Thursday, February 1, 2018

Tips from the Pros for Trade Show First-Timers

FIRST-TIMER TRADE SHOW ATTENDEE EXPERIENCE

As a well put together company, you want to have a booth that catches the eye of the average customer passing by so you can engage them.
DON’T CUT CORNERSCertain companies [...] were hurting themselves by having cluttered cords, wrinkled pop-up banners, leaning displays, and other cheap-looking characteristics in their models. This immediately lowered my impression of the company due to the lack professionalism. It’s important to keep your budget in mind, without losing sight of your company’s image in the process.
REMEMBER THE LITTLE THINGSI was surprisingly drawn to businesses with little intricacies that added to their booth designs. One I remember clearly was a thin, blue LED trim around the main table of a company that had a pretty impressive display. Although the entire display was more than adequate, this small part of their booth stuck in my mind and made me remember their company. Obviously budget plays into this aspect, but try to implement design details to help your booth stand out whenever possible.
Consider using back lighting One of the biggest things that stood out to me while at the show was how much of a difference a nicely back lit trade show exhibit design made. It seemed that if done well, it made an entire booth look much more interesting when compared to the surrounding competitors. This could possibly ramp up your prices, but seriously consider this option when looking at simple ways you can make your brand stand out, especially if your booth location is not ideal or you are in a darker area.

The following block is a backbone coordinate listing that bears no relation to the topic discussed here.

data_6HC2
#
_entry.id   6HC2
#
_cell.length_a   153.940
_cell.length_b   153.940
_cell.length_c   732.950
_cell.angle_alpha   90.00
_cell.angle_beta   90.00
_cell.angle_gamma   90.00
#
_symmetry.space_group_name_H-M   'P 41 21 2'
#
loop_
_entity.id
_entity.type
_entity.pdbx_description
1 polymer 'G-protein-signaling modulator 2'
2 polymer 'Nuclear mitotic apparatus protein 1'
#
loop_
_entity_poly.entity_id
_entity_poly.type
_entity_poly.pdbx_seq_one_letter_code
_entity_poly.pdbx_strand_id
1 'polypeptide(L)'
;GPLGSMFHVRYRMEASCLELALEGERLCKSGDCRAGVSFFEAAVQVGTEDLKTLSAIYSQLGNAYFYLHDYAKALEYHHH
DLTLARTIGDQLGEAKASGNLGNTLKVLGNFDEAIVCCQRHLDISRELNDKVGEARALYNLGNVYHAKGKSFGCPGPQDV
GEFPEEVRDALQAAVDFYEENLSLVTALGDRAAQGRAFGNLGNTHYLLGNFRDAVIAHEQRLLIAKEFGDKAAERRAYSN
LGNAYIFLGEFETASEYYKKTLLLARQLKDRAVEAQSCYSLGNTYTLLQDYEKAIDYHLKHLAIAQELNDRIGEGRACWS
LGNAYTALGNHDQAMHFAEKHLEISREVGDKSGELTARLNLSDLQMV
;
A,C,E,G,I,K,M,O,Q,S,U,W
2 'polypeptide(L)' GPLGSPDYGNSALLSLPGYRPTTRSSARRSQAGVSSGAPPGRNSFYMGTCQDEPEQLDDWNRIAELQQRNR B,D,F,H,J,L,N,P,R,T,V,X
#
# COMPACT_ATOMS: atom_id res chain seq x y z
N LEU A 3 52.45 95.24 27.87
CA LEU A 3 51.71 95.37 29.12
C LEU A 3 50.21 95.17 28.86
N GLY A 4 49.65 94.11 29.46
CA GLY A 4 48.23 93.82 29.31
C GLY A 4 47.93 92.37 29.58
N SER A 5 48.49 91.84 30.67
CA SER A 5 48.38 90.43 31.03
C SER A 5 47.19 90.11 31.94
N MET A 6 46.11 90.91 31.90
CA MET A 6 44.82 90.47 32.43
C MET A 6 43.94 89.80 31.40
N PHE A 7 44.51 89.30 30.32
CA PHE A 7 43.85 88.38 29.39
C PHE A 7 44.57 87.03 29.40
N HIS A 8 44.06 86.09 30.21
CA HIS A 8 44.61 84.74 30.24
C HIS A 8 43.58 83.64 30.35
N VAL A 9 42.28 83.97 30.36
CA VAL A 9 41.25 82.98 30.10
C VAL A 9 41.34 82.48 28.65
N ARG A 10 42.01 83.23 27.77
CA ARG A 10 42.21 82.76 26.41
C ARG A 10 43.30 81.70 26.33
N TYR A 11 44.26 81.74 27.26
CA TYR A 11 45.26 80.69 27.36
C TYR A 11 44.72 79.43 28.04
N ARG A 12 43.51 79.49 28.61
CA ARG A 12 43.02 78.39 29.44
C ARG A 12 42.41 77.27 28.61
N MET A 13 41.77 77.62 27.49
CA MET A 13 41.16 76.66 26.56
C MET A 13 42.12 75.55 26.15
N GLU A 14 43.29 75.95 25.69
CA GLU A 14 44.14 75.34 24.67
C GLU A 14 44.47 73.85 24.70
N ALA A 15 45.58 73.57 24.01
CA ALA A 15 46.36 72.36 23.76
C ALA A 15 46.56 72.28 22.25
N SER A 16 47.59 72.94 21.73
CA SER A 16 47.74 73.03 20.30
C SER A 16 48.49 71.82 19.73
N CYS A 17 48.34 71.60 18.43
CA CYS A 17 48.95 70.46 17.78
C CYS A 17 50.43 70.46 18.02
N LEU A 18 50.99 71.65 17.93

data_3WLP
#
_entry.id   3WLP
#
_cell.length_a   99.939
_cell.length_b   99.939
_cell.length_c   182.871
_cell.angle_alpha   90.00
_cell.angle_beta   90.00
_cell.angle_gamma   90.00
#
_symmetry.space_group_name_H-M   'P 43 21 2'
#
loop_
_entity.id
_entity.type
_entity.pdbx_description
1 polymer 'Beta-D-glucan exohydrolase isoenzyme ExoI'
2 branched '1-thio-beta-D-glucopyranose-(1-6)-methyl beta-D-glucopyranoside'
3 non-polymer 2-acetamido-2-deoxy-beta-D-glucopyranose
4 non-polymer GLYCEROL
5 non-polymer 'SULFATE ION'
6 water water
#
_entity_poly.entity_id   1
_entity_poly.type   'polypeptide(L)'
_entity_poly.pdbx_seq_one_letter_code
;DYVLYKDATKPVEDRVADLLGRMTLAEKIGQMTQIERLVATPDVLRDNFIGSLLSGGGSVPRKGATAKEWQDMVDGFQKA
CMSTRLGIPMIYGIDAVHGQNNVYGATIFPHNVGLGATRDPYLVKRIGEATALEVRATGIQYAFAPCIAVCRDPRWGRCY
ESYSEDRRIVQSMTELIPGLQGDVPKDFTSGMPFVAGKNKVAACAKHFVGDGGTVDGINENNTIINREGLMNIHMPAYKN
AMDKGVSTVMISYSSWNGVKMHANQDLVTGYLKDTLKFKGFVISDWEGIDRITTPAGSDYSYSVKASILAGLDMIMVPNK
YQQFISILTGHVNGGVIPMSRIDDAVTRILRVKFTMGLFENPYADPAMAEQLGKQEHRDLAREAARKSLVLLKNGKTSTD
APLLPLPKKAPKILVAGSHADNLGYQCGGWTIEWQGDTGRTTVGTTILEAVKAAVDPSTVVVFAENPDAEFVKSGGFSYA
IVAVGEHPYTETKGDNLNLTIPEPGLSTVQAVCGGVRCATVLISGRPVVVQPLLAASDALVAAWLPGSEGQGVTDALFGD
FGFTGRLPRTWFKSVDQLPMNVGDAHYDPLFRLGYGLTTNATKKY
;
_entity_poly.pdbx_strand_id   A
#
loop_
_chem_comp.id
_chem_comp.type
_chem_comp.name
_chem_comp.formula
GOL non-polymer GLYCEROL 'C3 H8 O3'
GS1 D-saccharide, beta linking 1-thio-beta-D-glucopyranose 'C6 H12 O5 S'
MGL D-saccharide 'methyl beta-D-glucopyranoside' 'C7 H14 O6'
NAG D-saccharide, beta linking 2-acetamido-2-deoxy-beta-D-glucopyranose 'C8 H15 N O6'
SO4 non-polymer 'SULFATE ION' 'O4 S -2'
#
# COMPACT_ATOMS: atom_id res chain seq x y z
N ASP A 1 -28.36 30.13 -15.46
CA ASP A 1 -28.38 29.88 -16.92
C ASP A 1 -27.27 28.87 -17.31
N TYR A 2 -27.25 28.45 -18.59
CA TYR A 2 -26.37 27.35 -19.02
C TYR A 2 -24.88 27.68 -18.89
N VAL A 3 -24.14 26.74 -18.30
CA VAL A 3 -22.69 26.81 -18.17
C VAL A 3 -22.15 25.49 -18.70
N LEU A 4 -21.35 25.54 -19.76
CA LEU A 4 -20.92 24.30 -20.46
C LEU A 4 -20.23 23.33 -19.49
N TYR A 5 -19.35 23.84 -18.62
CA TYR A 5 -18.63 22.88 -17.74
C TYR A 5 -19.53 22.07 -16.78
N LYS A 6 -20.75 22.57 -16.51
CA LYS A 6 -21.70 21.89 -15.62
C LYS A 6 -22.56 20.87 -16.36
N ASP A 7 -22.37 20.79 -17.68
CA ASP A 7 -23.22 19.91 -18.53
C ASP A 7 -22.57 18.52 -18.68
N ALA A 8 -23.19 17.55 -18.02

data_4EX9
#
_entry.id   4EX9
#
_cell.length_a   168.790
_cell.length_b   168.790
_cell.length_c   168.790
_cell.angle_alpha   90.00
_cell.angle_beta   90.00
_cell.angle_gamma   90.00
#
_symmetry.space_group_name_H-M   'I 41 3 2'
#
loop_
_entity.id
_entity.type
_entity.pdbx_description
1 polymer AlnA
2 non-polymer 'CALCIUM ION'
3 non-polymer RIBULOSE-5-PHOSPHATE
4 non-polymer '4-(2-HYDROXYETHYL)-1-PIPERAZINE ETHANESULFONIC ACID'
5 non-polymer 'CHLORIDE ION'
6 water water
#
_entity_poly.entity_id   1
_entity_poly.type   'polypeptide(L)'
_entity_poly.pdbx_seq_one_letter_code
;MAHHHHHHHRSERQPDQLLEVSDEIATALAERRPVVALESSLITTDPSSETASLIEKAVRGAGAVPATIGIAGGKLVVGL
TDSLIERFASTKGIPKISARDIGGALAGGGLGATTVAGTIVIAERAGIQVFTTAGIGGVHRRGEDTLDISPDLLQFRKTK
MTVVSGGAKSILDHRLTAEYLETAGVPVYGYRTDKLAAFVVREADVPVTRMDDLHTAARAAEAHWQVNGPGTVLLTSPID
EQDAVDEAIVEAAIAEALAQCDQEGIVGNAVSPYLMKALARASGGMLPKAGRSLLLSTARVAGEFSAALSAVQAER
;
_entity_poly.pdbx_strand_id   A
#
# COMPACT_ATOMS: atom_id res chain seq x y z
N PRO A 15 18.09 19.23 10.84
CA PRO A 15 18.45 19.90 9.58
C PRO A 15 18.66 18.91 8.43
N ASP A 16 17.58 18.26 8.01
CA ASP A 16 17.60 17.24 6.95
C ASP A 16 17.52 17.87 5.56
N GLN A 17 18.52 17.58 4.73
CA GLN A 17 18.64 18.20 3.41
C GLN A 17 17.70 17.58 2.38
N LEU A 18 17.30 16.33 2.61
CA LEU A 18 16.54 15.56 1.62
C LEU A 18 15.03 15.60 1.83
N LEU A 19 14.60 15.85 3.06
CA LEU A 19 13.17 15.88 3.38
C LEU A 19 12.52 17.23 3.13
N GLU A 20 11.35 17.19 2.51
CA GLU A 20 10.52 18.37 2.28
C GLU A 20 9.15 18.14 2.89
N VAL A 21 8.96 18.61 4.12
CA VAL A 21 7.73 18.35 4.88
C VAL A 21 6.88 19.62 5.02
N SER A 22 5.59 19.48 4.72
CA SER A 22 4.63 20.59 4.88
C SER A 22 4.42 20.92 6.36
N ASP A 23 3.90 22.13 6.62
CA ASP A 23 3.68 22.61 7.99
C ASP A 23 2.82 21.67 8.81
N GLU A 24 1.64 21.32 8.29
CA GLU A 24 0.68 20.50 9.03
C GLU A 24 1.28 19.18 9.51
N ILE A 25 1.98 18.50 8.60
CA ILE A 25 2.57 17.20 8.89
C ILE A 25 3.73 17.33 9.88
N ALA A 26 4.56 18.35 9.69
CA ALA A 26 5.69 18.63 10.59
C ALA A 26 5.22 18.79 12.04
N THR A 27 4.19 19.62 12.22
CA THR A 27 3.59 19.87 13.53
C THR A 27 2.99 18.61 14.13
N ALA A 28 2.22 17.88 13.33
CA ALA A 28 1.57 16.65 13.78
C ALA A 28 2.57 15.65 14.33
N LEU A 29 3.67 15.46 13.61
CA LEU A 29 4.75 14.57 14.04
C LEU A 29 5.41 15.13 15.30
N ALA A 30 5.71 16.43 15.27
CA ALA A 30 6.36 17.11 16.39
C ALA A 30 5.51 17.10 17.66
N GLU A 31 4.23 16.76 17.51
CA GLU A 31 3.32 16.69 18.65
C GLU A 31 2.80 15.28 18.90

OPTIMIZE YOUR MESSAGEYou need to find a simple, yet thorough way of showcasing your product. There were some booths that were cluttered with so much information that it was impossible to take in what they truly wanted customers to know. On the other side of things, there were some booths that had blank portions of their back wall or completely blank tables and front desks. Either of these outcomes led to disinterest on my side and can easily be avoided with a simple design. Make sure to focus on including your company name, relevant pictures, and keywords that describe the functions of your business.
HAVE AN ENGAGING BOOTH STAFFThis one may seem like common sense, but it should still be constantly reminded. There were a few times that the staffing of a company seemed to be bored or tired with their assignment. This wasn’t something that was too much of a bother, but it did result in me second-guessing the company’s quality if they couldn’t even get their staff to be attentive to prospects while staffing.
ABOVE ALL HAVE A BACKUP PLANThings in life rarely go perfectly, but this is even truer in the trade show industry. There will inevitably be a time in which a part of your booth breaks, is lost, or stops working correctly. It’s important in these situations to have a plan of action. This could be replacement parts, an emergency number, or a way to fix what has been damaged. There weren’t many things worse than to see a company that was clearly struggling to market their brand because of a show day disaster. Try to start the planning process of your booth very early so you have time to make backup plans as well.
It is not uncommon to run into a problem along the way of a trade show no matter how much you work for perfection, but it’s crucial to plan to avoid as many of these issues as possible. With these variables in the back of your mind, you’ll finally have the opportunity to come face-to-face with your customers and build a sales relationship.

article retrieved from http://www.skylinetradeshowtips.com

Collin Brown- November 27, 2017

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